The 3 Colors That Attract People To You Most In Person Vs. In Photos

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Dating can be really difficult. It's not always something that makes sense or something where you can predict the outcome. It can be messy and stressful as well as fun and exciting, so if there's something that could potentially affect the way people see you and how they're attracted to you, you might be interested in knowing just what that is, right? The three colors that attract people to you in person vs. in photos can have a real affect on how people perceive you. While you should still wear the kinds of things that you feel most comfortable wearing, rather than going above and beyond to do something you're not comfortable with to potentially make yourself appear more attractive, these three colors — as well as some of the factors that affect how they're perceived — have been shown to boost attractiveness.

In a survey conducted by a UK online T-shirt sales company, the majority of respondents said that they find people wearing black to be more attractive, more confident, and smarter than those wearing other colors. Black was found to be the best choice in a first date outfit, as well as a good choice for a job interview. While you might not always feel the most confident in such a harsh hue, for those that do, it can have a real effect on how others see them.

Like the color black, the color red has also been found to affect how attractive you're perceived to be by others. A 2008 study conducted by researchers at the University of Rochester and published in the Journal of Personality and Social Psychology found that men were more attracted to women who were wearing the color red. The researchers argued that this attraction was due to both societal and biological factors. In previous research, nonhuman male primates were also attracted to the color red. Additionally, a 2010 study conducted by the same University of Rochester researchers as well as some of their colleagues found that women also find men wearing red to be more attractive and more "sexually desirable." Given the strong cultural connection of the color red with romance, sex, and passion, it's perhaps not that surprising to hear that it can affect the way both men and women perceive one another.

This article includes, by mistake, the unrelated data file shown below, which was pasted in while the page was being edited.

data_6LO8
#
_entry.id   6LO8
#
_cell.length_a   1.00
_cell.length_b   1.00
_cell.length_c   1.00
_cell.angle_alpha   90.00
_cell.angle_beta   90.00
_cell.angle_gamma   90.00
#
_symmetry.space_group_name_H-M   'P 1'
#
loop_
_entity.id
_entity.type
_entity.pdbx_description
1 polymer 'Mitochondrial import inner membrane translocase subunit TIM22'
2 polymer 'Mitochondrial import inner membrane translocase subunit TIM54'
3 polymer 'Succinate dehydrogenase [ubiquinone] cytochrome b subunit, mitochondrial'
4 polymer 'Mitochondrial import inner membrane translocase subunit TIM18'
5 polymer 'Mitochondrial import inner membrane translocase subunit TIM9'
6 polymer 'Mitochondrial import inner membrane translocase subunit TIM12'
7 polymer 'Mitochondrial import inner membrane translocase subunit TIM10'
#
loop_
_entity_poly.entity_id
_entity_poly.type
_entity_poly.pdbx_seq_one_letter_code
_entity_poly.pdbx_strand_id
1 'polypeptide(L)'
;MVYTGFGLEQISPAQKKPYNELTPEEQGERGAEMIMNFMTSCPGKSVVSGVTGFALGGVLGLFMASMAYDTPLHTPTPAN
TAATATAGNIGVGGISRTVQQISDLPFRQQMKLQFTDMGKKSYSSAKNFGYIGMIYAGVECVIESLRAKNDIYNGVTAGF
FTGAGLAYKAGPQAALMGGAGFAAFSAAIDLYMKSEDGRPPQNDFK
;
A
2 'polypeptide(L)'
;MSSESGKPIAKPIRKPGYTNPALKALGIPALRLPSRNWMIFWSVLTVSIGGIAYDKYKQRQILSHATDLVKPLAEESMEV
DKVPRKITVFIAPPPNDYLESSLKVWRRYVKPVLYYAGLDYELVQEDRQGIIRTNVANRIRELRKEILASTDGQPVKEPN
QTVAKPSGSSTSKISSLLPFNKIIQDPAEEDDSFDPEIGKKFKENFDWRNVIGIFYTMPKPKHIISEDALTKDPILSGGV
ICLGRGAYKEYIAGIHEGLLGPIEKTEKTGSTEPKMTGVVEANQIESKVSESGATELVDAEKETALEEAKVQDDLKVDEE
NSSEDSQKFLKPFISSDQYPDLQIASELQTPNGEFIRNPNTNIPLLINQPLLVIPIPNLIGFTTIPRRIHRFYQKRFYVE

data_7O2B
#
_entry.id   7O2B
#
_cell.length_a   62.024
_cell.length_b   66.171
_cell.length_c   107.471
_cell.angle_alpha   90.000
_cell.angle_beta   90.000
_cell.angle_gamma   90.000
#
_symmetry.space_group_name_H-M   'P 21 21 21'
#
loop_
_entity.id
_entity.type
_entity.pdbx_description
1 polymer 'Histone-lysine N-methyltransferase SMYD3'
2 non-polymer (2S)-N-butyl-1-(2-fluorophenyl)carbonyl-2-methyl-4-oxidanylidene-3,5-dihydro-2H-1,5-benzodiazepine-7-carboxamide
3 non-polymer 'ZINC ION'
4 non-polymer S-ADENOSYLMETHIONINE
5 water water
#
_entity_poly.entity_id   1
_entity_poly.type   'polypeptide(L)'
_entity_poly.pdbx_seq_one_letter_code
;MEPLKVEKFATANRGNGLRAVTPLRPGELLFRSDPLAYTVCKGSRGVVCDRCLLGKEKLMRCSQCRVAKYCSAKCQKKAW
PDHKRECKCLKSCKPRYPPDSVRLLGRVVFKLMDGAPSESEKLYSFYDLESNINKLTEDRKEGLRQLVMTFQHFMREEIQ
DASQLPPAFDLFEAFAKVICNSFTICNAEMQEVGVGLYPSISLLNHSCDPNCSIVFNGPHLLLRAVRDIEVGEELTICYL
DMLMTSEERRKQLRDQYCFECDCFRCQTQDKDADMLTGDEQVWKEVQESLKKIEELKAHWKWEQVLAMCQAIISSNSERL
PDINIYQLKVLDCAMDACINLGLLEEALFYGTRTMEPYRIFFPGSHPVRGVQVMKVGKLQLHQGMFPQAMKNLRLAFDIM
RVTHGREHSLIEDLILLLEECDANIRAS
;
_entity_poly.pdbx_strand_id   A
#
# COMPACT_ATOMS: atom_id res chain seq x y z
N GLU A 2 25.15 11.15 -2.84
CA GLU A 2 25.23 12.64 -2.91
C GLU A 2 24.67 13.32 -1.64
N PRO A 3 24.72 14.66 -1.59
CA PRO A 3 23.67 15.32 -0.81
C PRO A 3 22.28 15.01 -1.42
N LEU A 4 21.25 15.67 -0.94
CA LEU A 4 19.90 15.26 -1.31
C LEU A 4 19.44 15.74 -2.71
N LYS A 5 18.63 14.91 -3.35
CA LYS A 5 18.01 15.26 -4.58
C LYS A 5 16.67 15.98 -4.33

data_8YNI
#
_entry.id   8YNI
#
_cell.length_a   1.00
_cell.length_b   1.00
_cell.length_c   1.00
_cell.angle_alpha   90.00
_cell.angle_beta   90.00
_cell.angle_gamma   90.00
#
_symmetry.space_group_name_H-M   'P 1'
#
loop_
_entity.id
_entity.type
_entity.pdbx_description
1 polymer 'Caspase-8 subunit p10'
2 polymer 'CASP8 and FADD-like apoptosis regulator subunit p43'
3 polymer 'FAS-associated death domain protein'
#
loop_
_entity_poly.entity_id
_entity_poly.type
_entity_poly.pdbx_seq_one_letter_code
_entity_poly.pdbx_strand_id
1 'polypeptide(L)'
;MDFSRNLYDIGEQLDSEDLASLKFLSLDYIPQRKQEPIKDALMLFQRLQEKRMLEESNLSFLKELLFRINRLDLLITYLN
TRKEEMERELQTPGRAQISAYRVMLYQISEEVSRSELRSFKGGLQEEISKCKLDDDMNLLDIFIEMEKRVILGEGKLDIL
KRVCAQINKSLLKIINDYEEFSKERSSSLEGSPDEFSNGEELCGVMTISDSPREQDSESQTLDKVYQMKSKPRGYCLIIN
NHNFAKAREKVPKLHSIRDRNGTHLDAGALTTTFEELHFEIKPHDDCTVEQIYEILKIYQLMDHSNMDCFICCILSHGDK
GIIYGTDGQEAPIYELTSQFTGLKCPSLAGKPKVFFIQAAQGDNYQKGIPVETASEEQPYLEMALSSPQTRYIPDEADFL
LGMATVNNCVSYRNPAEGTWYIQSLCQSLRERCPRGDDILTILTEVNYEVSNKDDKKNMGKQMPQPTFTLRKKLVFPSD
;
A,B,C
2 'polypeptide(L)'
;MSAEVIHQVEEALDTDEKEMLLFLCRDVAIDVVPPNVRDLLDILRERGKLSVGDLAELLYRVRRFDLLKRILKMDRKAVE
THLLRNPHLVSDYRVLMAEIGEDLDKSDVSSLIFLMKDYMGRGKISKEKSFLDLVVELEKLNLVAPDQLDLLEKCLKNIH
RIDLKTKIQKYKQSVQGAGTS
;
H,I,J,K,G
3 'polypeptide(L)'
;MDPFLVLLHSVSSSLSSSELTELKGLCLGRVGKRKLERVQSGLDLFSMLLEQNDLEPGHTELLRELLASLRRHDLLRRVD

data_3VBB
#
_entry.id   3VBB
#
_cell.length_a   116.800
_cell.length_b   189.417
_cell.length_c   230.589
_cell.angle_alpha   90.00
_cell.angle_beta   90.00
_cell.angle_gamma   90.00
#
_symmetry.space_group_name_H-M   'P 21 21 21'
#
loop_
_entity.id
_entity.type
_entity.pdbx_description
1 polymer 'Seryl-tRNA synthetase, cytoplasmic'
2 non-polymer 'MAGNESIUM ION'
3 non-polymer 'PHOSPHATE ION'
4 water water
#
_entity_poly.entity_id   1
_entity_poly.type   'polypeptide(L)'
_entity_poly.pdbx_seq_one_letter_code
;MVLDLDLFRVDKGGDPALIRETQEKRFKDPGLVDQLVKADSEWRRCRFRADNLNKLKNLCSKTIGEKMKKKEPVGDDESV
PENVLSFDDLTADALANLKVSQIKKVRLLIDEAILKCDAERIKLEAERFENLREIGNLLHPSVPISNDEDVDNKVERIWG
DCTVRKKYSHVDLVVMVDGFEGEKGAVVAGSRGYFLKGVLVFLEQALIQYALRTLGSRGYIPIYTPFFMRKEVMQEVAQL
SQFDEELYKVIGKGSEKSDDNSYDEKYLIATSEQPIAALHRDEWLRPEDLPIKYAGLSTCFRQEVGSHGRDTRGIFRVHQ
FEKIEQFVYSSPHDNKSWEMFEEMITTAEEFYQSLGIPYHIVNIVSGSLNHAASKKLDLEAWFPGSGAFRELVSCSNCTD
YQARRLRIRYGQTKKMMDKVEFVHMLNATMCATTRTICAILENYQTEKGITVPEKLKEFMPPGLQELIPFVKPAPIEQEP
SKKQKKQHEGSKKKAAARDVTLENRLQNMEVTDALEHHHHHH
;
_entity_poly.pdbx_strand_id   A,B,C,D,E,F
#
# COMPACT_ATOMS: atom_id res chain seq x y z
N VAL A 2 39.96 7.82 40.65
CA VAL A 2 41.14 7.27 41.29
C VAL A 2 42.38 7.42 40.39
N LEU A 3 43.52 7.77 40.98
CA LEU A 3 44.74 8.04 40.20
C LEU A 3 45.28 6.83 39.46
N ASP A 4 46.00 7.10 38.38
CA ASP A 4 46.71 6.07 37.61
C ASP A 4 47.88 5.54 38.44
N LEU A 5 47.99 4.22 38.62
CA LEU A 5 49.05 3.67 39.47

The color purple, too, can have implications when it comes to attraction. Medical Daily reported that a survey conducted in the UK by detergent maker Ariel found that 36 percent of women participating in the survey responded that they'd accept the offer of a date from a man wearing purple. That was the highest response of any color surveyed. Black came in second. It's hard to say for certain if purple really does have an impact on how attractive you're perceived to be or not — or if it has more of an effect on how trustworthy or likable people find them — but, when you're dealing with dating, upping the possibility that your date will say yes is sometimes what matters most.

If you're concerned with how a color might photograph, which many people are in the age of dating apps and selfies, there are more factors at play than just the color of the clothing itself. Some of it has to do with just how those colors can show up on film or digitally. A professional photographer told Jezebel writer Sadie Stein that solid clothing tends to photograph better than busy, bold patterns. And, yes, red and dark colors (like black), photograph well also. These colors can do well in photos as well as in person because they're simpler, so to speak. There are limits on how colors can be expressed digitally, which can, as you likely know from experience, distort colors that otherwise might look great in person, as photographer Mike Vorrasi tells Romper. Not only that, but, as Fast Company reported, a Curalate analysis found that, when talking about Instagram posts, photos that were brightly lit performed 24 percent better than darker, shadier images. However, the same report found that photos with a lot of blue in them did about 24 percent better than photos consisting mostly of reds and oranges. So, like with anything else, it's important to take all of this regarding color and attraction with a grain of salt.

Again, though these colors and other factors might have some sort of impact on how attractive you're perceived by others, ultimately, it's still most important that you feel comfortable and confident — regardless of what it is that you're wearing.

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